So, we waited out Shabbat and on Sunday headed to the rental car place just a few minutes walk from Florentine. After a few technical difficulties, Avis, whose tagline is, perfectly, “we try harder,” hooked us up with a bright green, brand new Ford, and we were on the road. We spent the first night on a cliff overlooking the Dead Sea, talking and eating dinner in the dark, and then taking advantage of the total silence and isolation by climbing on top of the car and screaming. Sometime in the middle of the night some guys walked up to us, and before Martina and I really knew what was going on, Bjorn was off searching for hot springs with them… this was a very Bjorn thing to do. We spent the rest of the night sleeping in the car- Bjorn has a lot of experience with making cars sleep-worthy after years of living out of a car himself.

The next day, after exploring the Dead Sea below the cliff, we decided we should go to Jericho for lunch. After nearly entering a military zone accidentally, then being stopped by a Palestinian soldier to whom we confusingly requested the best place to eat lunch in town, we eventually found our way to a second-story terrace in the town center and a massive meal of salads, pita, hummus, and kebab for Bjorn and Martina. We walked around the town a bit, picking up more water and groceries, then sat down a bench where I promptly took a nap. When I woke up, we were surrounded by about thirty young Palestinian guys, practicing their English and trying to take pictures with Martina and I as close as possible. It seems that Israeli friendliness extended to the Palestinian neighbors.

After failing at entering Jordan and making it a three country day (apparently Israeli rental cars are not allowed into Jordan- also, this time Martina did not have her passport), we picked up a hitchhiker and drove to Ein Bokek on the Dead Sea. The Dead Sea is… the Dead Sea. Fun and cool but exactly what you expect- you can’t really swim because you’re so buoyant, and every tiny cut you have from sleeping on beaches and cliffs becomes extremely painful. We made use of the outdoor showers to take our first and only showers of the road trip, then found a suitable spot to sleep at by the main road and watched shooting stars while trying to share our few blankets to stay warm enough throughout the night. We also saw some local wildlife- ROCK RABBITS!!!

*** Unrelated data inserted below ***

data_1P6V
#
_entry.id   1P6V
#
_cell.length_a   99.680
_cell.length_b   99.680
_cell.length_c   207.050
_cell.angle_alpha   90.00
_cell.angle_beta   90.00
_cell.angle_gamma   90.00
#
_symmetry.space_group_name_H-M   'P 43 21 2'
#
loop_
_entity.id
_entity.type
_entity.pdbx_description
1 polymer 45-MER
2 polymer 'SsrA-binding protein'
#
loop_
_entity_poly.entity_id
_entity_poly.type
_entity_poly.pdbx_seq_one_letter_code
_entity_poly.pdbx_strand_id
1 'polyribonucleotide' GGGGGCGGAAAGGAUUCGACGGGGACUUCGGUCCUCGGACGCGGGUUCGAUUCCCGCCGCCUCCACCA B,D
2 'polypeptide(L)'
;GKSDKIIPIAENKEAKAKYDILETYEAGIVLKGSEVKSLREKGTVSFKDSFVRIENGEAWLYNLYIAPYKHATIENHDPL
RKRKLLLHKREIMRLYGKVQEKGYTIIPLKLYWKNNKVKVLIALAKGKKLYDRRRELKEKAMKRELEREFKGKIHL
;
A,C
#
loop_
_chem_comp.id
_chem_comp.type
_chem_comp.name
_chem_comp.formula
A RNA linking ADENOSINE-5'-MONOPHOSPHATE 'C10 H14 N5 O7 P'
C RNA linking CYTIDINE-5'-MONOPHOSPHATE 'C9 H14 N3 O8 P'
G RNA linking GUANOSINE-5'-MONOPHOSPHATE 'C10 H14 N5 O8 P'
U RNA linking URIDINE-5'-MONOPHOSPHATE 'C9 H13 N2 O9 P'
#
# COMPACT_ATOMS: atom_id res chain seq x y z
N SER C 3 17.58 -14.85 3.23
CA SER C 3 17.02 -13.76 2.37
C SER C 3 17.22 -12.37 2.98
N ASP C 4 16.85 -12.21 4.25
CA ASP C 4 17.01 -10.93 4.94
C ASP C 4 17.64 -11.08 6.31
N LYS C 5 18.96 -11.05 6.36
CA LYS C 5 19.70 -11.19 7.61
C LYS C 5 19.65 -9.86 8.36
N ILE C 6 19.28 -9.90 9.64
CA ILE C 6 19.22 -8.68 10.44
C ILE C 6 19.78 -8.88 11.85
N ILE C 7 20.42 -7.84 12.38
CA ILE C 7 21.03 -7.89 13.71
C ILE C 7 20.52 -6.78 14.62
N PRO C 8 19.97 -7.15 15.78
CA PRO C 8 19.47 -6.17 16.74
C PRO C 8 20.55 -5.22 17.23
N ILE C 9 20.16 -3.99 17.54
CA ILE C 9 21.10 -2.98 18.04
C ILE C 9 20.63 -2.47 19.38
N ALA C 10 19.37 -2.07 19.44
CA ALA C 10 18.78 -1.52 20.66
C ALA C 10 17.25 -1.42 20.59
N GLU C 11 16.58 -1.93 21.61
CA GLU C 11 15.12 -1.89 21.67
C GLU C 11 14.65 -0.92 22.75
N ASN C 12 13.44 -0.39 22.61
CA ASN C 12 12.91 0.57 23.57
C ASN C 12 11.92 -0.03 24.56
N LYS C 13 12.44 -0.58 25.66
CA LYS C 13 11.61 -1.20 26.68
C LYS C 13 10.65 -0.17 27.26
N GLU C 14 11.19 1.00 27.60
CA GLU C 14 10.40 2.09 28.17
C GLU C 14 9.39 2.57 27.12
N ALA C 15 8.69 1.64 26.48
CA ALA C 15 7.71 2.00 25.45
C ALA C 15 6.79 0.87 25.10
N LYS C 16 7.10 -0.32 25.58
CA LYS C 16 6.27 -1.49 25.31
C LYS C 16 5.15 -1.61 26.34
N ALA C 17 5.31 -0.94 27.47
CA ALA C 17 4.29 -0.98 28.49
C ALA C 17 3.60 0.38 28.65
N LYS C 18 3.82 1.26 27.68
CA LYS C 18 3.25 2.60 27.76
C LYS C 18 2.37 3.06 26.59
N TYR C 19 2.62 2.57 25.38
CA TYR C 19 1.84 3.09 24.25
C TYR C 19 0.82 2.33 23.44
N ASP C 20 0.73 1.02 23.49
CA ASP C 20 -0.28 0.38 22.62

Early the next morning we drove back to Tel Aviv to return the car, but as it turned out, it was cheaper to keep it for another night than pay the extra kilometer charges, so we road tripped it back up to Haifa, but had to stop before sunset. We camped out on a beach full of kitesurfers coming in for the night, and had a little picnic on a sand dune. Despite the cold we swam in the sea then ran around on the beach until we were too exhausted to move… and fell asleep by 8pm. We slept on the sand dune, in the car, and out on the sand next to the car, and early the next morning we drove into and around Haifa, without really stopping. The main goal of the day: Swedish meatballs at Ikea!

We actually arrived at Ikea before it opened, but they give out free café au lait a half hour before opening, so it was all good. We spent hours in Ikea, trying out blankets and pillows and being those annoying people that pick everything up and put it down in the wrong place. At this point I knew I would be living on the roof, or at least in Sarah’s apartment, so I was very tempted to buy a lot of semi-useless stuff, but I abstained, and as it turned out this was a very good decision- Sarah’s entire apartment is furnished with Ikea stuff, from the couches to the paintings to the knives to the blankets. So beautiful!

In order to do justice to the rest of my Israel/Palestine experience, I’m going to leave off here. More to come in the next few days, since on Thursday morning I leave for Thailand and Vietnam and I’m sure I will have plenty of southeast Asian tales to tell.

Much love from my roof ☺



  1. So glad to hear life has been crazy for you. I think we all need more crazy in our life.
    Also, if you decide not to go to college (which I fully support), I can be your US-based advocate, working to charm your parents into believing it's a good idea :)

    Have fun in SE Asia!

  2. Katie! This sounds so cool... so cool in fact that I might even be willing to sleep on a roof and/or beach and/or in a car just to do it! That neighborhood sounds great! Hope everything continues to be amazing!

  3. Ben: I am supposed to view college as "an experience," or something... talk to alejandro about this.

    Willie: have you ever been to Israel? you would LOVE the food- shakshuka, hummus, mezze, falafel, zaatar, jelly donuts, the carmel market... just the freshness of the ingredients- it's like Sofra on steroids. And I would totally buy you a meal here if you promised to sleep in a weird place.